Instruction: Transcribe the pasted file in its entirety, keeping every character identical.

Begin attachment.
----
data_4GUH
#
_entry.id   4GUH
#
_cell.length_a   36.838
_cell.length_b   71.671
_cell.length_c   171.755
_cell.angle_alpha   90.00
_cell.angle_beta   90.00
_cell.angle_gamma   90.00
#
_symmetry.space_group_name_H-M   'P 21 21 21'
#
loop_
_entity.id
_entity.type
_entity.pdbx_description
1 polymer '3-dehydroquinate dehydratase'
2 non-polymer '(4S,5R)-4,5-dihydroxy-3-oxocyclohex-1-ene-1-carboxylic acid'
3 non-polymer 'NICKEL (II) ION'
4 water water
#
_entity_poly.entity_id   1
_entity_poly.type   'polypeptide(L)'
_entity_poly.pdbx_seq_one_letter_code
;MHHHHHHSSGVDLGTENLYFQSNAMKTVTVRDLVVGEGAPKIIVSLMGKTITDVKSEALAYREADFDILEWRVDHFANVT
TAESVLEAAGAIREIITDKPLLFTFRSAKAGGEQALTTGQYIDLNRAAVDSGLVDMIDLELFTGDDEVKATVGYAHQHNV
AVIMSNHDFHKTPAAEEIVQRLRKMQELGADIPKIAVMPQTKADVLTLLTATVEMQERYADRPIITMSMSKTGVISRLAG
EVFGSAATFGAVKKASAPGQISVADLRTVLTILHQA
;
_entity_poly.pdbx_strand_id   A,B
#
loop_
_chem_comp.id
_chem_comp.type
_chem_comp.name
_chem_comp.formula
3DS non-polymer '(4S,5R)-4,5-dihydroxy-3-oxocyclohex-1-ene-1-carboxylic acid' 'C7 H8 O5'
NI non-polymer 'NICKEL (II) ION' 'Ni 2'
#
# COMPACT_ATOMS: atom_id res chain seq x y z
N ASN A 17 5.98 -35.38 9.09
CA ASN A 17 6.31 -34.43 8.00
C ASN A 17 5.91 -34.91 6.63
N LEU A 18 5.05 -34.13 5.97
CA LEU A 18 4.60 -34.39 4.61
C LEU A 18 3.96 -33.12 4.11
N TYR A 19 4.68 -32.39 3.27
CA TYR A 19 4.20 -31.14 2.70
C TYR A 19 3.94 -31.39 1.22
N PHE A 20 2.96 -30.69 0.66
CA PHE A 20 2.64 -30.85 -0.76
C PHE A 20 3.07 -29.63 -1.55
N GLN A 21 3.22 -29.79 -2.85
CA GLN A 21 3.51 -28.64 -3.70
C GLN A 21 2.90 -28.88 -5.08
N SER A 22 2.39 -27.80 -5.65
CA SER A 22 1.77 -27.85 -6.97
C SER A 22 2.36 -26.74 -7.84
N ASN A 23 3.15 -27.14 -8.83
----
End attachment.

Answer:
data_4GUH
#
_entry.id   4GUH
#
_cell.length_a   36.838
_cell.length_b   71.671
_cell.length_c   171.755
_cell.angle_alpha   90.00
_cell.angle_beta   90.00
_cell.angle_gamma   90.00
#
_symmetry.space_group_name_H-M   'P 21 21 21'
#
loop_
_entity.id
_entity.type
_entity.pdbx_description
1 polymer '3-dehydroquinate dehydratase'
2 non-polymer '(4S,5R)-4,5-dihydroxy-3-oxocyclohex-1-ene-1-carboxylic acid'
3 non-polymer 'NICKEL (II) ION'
4 water water
#
_entity_poly.entity_id   1
_entity_poly.type   'polypeptide(L)'
_entity_poly.pdbx_seq_one_letter_code
;MHHHHHHSSGVDLGTENLYFQSNAMKTVTVRDLVVGEGAPKIIVSLMGKTITDVKSEALAYREADFDILEWRVDHFANVT
TAESVLEAAGAIREIITDKPLLFTFRSAKAGGEQALTTGQYIDLNRAAVDSGLVDMIDLELFTGDDEVKATVGYAHQHNV
AVIMSNHDFHKTPAAEEIVQRLRKMQELGADIPKIAVMPQTKADVLTLLTATVEMQERYADRPIITMSMSKTGVISRLAG
EVFGSAATFGAVKKASAPGQISVADLRTVLTILHQA
;
_entity_poly.pdbx_strand_id   A,B
#
loop_
_chem_comp.id
_chem_comp.type
_chem_comp.name
_chem_comp.formula
3DS non-polymer '(4S,5R)-4,5-dihydroxy-3-oxocyclohex-1-ene-1-carboxylic acid' 'C7 H8 O5'
NI non-polymer 'NICKEL (II) ION' 'Ni 2'
#
# COMPACT_ATOMS: atom_id res chain seq x y z
N ASN A 17 5.98 -35.38 9.09
CA ASN A 17 6.31 -34.43 8.00
C ASN A 17 5.91 -34.91 6.63
N LEU A 18 5.05 -34.13 5.97
CA LEU A 18 4.60 -34.39 4.61
C LEU A 18 3.96 -33.12 4.11
N TYR A 19 4.68 -32.39 3.27
CA TYR A 19 4.20 -31.14 2.70
C TYR A 19 3.94 -31.39 1.22
N PHE A 20 2.96 -30.69 0.66
CA PHE A 20 2.64 -30.85 -0.76
C PHE A 20 3.07 -29.63 -1.55
N GLN A 21 3.22 -29.79 -2.85
CA GLN A 21 3.51 -28.64 -3.70
C GLN A 21 2.90 -28.88 -5.08
N SER A 22 2.39 -27.80 -5.65
CA SER A 22 1.77 -27.85 -6.97
C SER A 22 2.36 -26.74 -7.84
N ASN A 23 3.15 -27.14 -8.83